This nocturnal abstraction is a very good example of Norman Lewis’s important “black” paintings. Beginning in the late 1940s, Lewis painted at night, depicting what he saw from his studio window or on walks in Harlem. His 1950s “atmospheric” works, such as Orpheus from 1953 and this untitled painting, subsume the drawing and abstracted structures under the dark surface of “blackness.” These darker paintings are a counterpoint to his more celebrated works at the time, the lighter, ephemeral Migrating Birds of 1954 and Harlem Turns White of 1955. Another such “black” 1955 painting, Dark Horizon, was included in the 1995 Studio Museum in Harlem exhibition, Norman Lewis, Black Paintings, 1946-1977.

Provenance: acquired directly from the artist; Oral Lovell, Wellesley, MA; thence by descent to the current owner. Oral Lovell was a significant collector of Norman Lewis’s works and was his close friend from 1959 to 1965. They met through a circle of New York City artists, including Romare Bearden and Charles Alston.

Untitled by Norman Lewis, oil on canvas, 1955. 635x1270 mm; 25x50 inches. Signed and dated in oil, lower right.

This nocturnal abstraction is a very good example of Norman Lewis’s important “black” paintings. Beginning in the late 1940s, Lewis painted at night, depicting what he saw from his studio window or on walks in Harlem. His 1950s “atmospheric” works, such as Orpheus from 1953 and this untitled painting, subsume the drawing and abstracted structures under the dark surface of “blackness.” These darker paintings are a counterpoint to his more celebrated works at the time, the lighter, ephemeral Migrating Birds of 1954 and Harlem Turns White of 1955. Another such “black” 1955 painting, Dark Horizon, was included in the 1995 Studio Museum in Harlem exhibition, Norman Lewis, Black Paintings, 1946-1977.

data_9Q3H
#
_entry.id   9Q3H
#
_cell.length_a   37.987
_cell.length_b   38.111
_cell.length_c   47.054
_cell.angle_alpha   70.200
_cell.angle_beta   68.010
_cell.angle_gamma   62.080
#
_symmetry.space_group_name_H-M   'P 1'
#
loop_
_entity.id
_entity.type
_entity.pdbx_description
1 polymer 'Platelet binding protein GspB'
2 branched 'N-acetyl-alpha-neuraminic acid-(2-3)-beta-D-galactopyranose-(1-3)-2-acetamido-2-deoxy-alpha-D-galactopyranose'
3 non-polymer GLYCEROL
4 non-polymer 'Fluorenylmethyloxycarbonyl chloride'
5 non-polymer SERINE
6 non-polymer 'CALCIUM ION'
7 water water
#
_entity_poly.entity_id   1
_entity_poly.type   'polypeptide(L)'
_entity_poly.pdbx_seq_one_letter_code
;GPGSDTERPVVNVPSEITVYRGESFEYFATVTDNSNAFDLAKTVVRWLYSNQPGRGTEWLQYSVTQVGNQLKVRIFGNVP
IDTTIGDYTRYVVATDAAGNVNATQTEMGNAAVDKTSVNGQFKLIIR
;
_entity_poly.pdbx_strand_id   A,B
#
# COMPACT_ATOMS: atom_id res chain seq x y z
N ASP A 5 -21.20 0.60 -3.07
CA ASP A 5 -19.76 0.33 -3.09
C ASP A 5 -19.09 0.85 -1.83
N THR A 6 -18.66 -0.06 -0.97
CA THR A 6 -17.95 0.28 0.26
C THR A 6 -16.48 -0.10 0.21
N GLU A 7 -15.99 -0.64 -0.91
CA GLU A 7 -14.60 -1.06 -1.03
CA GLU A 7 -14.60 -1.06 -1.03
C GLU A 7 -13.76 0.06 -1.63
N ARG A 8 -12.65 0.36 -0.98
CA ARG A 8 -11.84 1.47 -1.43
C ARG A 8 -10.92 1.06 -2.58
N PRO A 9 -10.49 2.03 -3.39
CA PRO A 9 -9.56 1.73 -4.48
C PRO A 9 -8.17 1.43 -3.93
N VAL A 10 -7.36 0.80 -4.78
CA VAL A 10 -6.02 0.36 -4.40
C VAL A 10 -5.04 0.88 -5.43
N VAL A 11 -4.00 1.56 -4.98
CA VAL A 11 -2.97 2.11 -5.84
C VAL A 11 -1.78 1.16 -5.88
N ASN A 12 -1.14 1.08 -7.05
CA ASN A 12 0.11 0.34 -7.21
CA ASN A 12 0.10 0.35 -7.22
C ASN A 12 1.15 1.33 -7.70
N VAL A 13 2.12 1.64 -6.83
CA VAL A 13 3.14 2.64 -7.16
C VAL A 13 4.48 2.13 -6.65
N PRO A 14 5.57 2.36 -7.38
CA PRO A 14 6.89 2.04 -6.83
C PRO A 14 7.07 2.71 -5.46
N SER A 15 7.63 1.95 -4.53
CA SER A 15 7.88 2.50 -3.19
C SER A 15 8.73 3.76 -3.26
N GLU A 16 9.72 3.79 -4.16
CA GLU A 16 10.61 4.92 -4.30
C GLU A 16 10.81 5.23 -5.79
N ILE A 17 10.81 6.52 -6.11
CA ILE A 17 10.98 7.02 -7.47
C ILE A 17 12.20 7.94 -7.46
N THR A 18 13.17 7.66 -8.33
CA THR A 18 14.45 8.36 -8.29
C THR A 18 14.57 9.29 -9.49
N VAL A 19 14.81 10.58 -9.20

Provenance: acquired directly from the artist; Oral Lovell, Wellesley, MA; thence by descent to the current owner. Oral Lovell was a significant collector of Norman Lewis’s works and was his close friend from 1959 to 1965. They met through a circle of New York City artists, including Romare Bearden and Charles Alston.

— 3 weeks ago
#Norman Lewis  #Norman W. Lewis  #African American artist  #African American  #african-american  #African-American Painter  #teacher  #scholar  #Spiral group  #Spiral (arts alliance)  #Spiral: Perspectives on an African-American Art Collective  #black art  #Black Art  #Harlem Renaissance  #The Harlem Renaissance 
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Untitled (Abstract Composition) by Norman Lewis, oil on wood panel, 1947. 335x457 mm; 14x18 inches. Signed and dated in oil, lower right recto. Signed and inscribed.

By the fall of 1946, Lewis had begun a new series of urban abstracted forms, as found in Metropolitan Crowd in the Delaware Art Museum, and Twilight Sounds, 1947, in the St. Louis Museum of Art. This horizontal band of densely drawn figures is similar in composition to his paintings Crossing and his second Jazz Musicians, both of 1948, with their suggested Cubism.

Untitled (Abstract Composition) by Norman Lewis, oil on wood panel, 1947. 335x457 mm; 14x18 inches. Signed and dated in oil, lower right recto. Signed and inscribed.